The first step in choosing the right car seat is determining which type of car seat your child will need. The important factors to consider are:
- Developmental Level
Height and weight limitations are described by the manufacturer. New parents might consider purchasing a car seat with the highest rear-facing weight and height limits, as this is the safest position for a child. You might check NHTSA guidelines to determine which type of seat will best suit your child.
After determining the type of car seat you need, you should keep a few considerations in mind when seeking the best car seat for your child and budget.
Even the top-rated car seat is only safe if installed properly. Make sure you fully understand every feature of the car seat you buy. Read the instruction booklet before installation.
After installing a car seat, you should have a child passenger safety technician inspect your installation. Find the nearest inspection location using the NHTSA locator.
Convertible car seats are bigger than infant car seats. Keep this in mind if you have a sedan or sports car. Bucket seats can also affect the ability to install two car seats side by side. If you or your partner are tall, your legroom may be limited by a bulky rear-facing car seat in the back. Another consideration is your car’s upholstery material. A 30.0-pound car seat with a 40.0-pound toddler might mark up leather seats. If you have leather seats, you might want to invest in seat protectors.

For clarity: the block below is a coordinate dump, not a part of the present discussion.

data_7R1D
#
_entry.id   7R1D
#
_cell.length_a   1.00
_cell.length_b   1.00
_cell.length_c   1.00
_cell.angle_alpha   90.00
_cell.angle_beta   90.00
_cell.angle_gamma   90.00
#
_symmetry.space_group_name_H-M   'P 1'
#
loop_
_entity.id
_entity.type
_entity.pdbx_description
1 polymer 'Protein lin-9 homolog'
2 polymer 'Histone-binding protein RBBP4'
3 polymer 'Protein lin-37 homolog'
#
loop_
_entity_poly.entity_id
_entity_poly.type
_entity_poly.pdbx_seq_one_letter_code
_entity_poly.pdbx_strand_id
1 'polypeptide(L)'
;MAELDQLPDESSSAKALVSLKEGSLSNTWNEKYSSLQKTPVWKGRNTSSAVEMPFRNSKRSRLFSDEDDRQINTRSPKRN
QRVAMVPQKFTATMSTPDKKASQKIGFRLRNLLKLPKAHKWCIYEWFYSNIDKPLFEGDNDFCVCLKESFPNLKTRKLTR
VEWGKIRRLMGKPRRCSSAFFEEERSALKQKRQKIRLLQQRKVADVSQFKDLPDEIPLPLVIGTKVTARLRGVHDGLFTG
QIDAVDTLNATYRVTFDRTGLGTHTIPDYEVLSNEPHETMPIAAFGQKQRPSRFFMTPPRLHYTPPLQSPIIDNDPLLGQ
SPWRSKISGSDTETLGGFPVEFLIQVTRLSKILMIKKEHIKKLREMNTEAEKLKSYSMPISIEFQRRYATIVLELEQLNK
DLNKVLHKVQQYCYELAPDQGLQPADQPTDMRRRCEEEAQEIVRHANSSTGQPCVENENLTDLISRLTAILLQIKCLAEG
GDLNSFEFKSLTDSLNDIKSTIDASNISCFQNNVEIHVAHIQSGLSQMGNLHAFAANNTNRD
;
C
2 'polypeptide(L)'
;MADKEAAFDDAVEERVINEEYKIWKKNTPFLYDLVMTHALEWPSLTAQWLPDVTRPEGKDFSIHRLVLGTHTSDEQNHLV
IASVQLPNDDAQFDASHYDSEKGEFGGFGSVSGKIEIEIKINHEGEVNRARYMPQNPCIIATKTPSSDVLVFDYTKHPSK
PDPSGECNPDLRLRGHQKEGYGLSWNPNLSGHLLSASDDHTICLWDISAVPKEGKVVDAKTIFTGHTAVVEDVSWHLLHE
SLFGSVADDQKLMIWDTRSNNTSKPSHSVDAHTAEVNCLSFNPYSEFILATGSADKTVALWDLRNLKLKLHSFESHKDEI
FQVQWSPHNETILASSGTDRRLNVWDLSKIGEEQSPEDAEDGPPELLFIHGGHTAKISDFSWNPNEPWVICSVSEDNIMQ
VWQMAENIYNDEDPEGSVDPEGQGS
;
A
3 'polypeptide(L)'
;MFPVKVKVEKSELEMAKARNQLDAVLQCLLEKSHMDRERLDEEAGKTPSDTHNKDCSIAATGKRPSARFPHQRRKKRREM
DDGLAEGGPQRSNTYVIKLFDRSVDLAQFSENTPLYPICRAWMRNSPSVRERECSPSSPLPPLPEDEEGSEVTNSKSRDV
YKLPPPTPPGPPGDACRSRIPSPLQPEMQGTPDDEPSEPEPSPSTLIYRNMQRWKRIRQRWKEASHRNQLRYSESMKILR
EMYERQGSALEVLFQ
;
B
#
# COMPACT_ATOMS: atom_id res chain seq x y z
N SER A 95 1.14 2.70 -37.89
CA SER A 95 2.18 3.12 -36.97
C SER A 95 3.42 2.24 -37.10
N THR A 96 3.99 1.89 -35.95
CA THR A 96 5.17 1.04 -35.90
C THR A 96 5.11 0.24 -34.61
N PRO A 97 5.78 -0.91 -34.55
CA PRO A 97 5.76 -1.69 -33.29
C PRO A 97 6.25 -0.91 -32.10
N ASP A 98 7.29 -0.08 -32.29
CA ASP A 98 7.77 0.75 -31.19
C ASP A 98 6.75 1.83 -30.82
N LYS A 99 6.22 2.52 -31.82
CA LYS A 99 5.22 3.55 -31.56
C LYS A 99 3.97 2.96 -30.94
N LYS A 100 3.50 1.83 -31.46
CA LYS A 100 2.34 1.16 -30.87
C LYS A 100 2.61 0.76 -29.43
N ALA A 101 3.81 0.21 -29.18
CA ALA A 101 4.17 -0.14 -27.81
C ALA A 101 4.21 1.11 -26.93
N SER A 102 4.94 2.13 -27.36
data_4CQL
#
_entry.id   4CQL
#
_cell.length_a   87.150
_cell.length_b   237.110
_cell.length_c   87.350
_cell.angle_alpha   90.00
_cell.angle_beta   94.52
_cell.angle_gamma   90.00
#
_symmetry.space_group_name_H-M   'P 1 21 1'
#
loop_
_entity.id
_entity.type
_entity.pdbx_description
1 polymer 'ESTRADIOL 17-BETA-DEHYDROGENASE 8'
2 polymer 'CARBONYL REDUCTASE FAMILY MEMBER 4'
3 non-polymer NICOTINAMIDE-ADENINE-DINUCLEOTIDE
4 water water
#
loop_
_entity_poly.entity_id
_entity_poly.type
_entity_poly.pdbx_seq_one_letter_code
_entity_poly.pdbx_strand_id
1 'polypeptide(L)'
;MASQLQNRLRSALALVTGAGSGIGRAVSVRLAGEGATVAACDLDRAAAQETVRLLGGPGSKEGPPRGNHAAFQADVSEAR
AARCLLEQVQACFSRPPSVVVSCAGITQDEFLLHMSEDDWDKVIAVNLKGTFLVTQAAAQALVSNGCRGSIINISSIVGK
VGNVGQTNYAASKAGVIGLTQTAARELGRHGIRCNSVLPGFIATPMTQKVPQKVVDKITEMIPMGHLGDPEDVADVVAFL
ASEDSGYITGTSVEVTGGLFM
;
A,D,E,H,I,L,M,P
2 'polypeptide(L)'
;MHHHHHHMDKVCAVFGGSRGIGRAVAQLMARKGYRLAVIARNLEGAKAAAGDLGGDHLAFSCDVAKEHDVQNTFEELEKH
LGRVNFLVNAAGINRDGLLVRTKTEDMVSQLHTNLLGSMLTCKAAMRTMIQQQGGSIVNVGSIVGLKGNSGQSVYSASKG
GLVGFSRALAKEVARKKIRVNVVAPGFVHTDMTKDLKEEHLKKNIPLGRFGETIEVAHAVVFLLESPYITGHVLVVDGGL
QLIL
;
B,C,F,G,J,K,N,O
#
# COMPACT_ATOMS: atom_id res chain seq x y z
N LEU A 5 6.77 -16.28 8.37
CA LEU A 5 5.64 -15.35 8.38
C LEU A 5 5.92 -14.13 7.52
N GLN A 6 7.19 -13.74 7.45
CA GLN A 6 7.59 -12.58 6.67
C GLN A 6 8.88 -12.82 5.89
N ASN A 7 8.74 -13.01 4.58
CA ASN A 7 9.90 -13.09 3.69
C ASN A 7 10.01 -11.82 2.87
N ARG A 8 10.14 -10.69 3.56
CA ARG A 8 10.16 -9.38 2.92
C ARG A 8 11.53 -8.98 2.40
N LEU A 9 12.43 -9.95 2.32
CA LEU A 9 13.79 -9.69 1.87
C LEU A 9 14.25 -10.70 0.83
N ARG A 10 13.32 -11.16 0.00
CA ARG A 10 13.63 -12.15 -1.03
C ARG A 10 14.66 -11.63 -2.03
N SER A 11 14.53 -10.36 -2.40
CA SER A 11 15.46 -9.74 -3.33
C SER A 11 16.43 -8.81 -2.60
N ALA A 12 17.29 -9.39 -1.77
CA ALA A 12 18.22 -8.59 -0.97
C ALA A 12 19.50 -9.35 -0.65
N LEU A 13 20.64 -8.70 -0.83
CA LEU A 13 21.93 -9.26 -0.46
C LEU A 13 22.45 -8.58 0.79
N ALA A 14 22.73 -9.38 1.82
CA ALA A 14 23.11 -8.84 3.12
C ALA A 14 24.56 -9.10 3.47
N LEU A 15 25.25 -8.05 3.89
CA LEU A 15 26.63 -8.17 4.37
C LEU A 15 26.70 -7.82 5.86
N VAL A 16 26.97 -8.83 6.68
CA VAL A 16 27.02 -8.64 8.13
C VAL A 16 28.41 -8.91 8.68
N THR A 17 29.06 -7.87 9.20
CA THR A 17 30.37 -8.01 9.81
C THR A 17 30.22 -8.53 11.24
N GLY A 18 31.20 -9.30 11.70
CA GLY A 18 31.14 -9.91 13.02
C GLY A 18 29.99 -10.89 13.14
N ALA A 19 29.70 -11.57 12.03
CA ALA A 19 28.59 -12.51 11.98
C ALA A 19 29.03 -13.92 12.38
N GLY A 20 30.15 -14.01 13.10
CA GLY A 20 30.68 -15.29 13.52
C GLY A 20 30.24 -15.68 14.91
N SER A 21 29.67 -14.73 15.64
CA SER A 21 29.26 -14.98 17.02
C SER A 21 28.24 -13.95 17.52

Do you intend to leave your car seat attached, or will it often move between vehicles (or from car to airplane)? If you plan to lug around your car seat, it’s better to purchase one that’s lightweight and easy to install and detach.
Ease Of Use
Babies grow quickly. In addition to installing your car seat, you’ll also need to continually adjust it so that your child is properly secured. Some car seats have features that make them easier to install and adjust. There are also car seat travel systems that make it easy to transition your child from the car to a stroller.
Many car seats advertise the inclusion of a no-rethread harness. A no-rethread harness does not need to be rethreaded when you adjust the shoulder straps. Car seats that don’t have a no-rethread harness typically must be removed from the vehicle entirely and then reinstalled after the shoulder straps have been adjusted.
Rear-facing car seats are easier to install than forward-facing seats, so for infant car seats, a no-rethread harness is less of an advantage, but nonetheless a convenient feature.
Car seat stroller combos are increasingly popular and very convenient for parents on the go. Most infant car seats are designed as carriers that attach to a base you keep installed in your vehicle. Many seats come with stroller compatibility, transforming your car seat from road to sidewalk use.
Better materials can mean an easier installation process and a more comfortable ride for your child. Look for car seats with machine-washable padding that’s plush and well-stitched. Beyond that, the most comfortable car seat is different for every child.